Tuscan cuisine as we know it originated from the chefs following Caterina de 'Medici. As she married the son of Francis I, the future King Henry II, in 1533 these chefs brought to France the taste for elaborate dishes and laid the foundations for the most sophisticated Western cuisine. But the customs of the palaces did not extend to the squares, which continued to cultivate a gastronomic tradition of great sobriety. The cornerstones of the region's cuisine are beef, sheep, pigs and even game and poultry - cooked on a skewer, grilled, boiled or baked in the oven.
So let me introduce you to the dishes that make it one of the best regional cuisine in Italy, perhaps the most famous, but also the most copied by chefs and housewives around the country. But first, two delicacies without which Tuscan cuisine would not be so extraordinary: oil and bread.
PANE E OLIO
The "sciocco" (silly) or "sciapo" bread, that is without salt, is the typical bread of Tuscany, and also my favorite Italian bread. The tradition of eating bread without adding salt to the dough, as opposed to the salty bread of other regions, dates back to very ancient times. Some say it depends on the historical clashes between Florentines and Pisa (there is always a story about a clash in past times between Florentines and Pisians, with the Senese variant, in other words Florentines always quarrel with everybody), others on the high cost of salt in Florence. Anyway, the typical Tuscan bread is the ideal compensation for the strong and savory tastes of Tuscan cuisine, and is perfect in soups such as Ribollita or in summer dishes such as Pappa al Pomodoro.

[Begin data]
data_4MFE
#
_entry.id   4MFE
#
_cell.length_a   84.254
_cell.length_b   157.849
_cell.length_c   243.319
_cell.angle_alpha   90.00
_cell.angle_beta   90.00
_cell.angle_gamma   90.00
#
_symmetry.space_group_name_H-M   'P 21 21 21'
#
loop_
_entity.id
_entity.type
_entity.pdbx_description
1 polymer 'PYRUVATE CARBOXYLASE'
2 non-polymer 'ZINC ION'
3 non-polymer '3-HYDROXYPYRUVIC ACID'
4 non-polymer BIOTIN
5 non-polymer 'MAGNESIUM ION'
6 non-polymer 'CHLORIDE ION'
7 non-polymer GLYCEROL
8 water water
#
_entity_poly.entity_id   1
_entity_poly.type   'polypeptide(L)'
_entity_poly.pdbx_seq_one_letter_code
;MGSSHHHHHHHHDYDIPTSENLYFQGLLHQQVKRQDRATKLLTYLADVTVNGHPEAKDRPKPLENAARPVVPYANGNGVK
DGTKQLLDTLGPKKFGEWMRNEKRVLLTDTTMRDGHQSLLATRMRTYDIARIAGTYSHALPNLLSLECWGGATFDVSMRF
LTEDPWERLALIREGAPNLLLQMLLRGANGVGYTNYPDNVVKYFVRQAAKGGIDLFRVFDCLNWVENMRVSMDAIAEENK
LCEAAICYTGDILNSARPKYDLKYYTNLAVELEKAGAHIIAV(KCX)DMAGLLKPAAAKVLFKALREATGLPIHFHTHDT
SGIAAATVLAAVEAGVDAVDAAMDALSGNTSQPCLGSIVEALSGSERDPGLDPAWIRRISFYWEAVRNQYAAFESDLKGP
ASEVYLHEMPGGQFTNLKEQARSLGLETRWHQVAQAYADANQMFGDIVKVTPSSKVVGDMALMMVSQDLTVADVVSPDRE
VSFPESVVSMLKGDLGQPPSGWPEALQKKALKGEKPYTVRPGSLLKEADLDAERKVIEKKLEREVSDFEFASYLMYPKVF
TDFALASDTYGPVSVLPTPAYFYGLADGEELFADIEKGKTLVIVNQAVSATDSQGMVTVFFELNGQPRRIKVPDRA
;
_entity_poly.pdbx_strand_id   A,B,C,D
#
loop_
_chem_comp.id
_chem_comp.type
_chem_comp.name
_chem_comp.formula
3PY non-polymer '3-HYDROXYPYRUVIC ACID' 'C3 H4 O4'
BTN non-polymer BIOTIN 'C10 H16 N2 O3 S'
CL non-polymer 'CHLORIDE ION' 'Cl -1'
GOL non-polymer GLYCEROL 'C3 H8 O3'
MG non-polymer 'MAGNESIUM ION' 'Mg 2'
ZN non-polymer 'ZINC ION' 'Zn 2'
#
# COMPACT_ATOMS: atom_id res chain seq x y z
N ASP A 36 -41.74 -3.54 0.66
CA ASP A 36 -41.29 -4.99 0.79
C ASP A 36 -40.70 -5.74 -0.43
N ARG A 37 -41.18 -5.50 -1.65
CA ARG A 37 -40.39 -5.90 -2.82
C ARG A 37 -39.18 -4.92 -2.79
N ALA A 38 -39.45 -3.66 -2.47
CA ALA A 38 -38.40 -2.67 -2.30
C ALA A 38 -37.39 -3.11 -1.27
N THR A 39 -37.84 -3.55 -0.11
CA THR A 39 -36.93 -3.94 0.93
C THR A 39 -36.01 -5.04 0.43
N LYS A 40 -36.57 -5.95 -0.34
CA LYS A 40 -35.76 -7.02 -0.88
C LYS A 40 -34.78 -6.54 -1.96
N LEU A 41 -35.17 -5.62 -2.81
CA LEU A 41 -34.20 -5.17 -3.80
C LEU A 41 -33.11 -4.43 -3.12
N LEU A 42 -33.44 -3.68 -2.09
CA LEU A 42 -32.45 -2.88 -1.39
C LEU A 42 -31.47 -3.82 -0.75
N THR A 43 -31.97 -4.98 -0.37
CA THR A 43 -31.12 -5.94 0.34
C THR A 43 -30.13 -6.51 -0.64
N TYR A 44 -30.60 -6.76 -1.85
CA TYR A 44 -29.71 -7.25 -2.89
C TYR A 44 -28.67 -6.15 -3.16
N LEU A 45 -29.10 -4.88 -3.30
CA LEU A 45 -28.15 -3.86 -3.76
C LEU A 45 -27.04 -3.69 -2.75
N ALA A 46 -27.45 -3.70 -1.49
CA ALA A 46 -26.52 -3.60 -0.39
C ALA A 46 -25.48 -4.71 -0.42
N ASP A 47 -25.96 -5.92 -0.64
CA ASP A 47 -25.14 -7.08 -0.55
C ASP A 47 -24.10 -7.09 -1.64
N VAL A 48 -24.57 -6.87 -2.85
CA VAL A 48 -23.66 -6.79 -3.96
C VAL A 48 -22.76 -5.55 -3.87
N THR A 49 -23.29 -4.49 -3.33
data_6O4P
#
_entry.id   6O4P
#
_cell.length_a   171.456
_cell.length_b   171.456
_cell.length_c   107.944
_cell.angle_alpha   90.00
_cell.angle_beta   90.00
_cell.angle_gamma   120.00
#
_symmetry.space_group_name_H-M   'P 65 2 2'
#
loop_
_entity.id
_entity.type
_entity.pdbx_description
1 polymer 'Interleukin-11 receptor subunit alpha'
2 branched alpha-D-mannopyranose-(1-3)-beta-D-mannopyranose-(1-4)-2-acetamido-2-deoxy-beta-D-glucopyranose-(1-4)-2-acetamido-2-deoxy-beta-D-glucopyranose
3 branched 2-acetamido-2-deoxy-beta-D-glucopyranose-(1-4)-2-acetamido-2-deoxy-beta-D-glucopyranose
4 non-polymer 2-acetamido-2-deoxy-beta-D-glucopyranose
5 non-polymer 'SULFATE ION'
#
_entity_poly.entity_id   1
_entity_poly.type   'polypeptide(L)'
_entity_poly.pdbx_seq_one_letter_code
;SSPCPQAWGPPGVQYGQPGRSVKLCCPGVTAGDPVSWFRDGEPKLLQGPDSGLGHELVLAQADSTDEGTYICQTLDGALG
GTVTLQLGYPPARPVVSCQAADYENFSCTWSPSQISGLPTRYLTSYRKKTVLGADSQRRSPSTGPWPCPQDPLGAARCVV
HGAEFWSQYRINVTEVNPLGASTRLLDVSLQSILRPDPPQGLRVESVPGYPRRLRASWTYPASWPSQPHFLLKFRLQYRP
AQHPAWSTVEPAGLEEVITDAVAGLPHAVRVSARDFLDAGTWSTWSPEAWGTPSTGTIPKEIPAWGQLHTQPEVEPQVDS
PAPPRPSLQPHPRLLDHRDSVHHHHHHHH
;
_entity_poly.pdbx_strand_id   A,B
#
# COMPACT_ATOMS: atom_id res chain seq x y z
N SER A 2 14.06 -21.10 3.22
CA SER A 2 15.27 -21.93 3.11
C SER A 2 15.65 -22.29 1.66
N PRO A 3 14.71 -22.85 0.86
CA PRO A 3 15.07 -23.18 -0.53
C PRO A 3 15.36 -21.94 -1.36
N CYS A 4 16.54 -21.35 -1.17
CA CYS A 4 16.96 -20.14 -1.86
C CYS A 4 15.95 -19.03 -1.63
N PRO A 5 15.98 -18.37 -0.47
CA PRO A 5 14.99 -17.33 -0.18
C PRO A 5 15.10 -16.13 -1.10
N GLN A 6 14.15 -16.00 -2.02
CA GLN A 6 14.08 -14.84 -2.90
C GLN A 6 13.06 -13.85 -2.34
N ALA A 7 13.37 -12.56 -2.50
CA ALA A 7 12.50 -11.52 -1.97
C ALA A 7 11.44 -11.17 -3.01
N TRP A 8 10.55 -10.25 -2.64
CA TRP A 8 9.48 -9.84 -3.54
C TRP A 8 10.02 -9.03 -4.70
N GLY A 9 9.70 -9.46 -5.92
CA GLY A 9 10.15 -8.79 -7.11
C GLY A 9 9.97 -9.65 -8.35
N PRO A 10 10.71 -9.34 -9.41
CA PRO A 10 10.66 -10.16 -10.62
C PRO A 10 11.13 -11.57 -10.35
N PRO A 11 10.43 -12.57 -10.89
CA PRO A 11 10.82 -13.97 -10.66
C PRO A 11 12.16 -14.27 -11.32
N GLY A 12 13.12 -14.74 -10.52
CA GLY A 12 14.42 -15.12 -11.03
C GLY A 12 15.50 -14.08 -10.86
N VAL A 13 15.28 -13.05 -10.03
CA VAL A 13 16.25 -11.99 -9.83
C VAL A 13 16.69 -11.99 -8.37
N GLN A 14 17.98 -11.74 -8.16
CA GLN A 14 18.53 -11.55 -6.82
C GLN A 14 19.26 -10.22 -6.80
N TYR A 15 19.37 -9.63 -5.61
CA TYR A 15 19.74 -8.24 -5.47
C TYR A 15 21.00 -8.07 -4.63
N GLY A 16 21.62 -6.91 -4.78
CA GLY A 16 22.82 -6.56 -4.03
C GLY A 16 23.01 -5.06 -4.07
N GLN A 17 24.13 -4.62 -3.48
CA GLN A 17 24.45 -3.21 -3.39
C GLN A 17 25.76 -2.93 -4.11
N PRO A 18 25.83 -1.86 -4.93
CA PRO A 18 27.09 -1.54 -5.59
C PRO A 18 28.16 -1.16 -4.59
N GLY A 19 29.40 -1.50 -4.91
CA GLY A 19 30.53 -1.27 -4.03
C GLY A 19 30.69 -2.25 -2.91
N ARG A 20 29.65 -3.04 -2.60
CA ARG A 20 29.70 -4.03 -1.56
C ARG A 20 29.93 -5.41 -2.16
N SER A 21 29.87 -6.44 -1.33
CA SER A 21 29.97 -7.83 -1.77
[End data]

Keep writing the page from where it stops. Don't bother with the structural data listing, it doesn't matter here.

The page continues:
The other main character of Tuscan cuisine is extra virgin olive oil. How could Tuscan cuisine even exist without olive oil? Cultivated by the Etruscans since the 6th century BC, olive trees have been characterizing the Tuscan landscape for centuries. The resulting oil has a fruity taste of green and ripe olive, accompanied by hints of almonds, artichoke and grass, with the evident presence of bitter and spicy notes (olio “pizzichino”). Try it on bread, you’ll love it. With its typically fresh, easy and slightly aggressive character, Tuscan olive oil reflects the proud soul of Tuscany and its traditions.
When in Tuscany, I always start with croutons with liver pâté, the Tuscan starter par excellence. There are so many variants, every Tuscan housewife has her own recipe, transmitted from generation to generation: some cook them only with chicken or rabbit livers, some use only the spleen, some prepare them with mixed meat.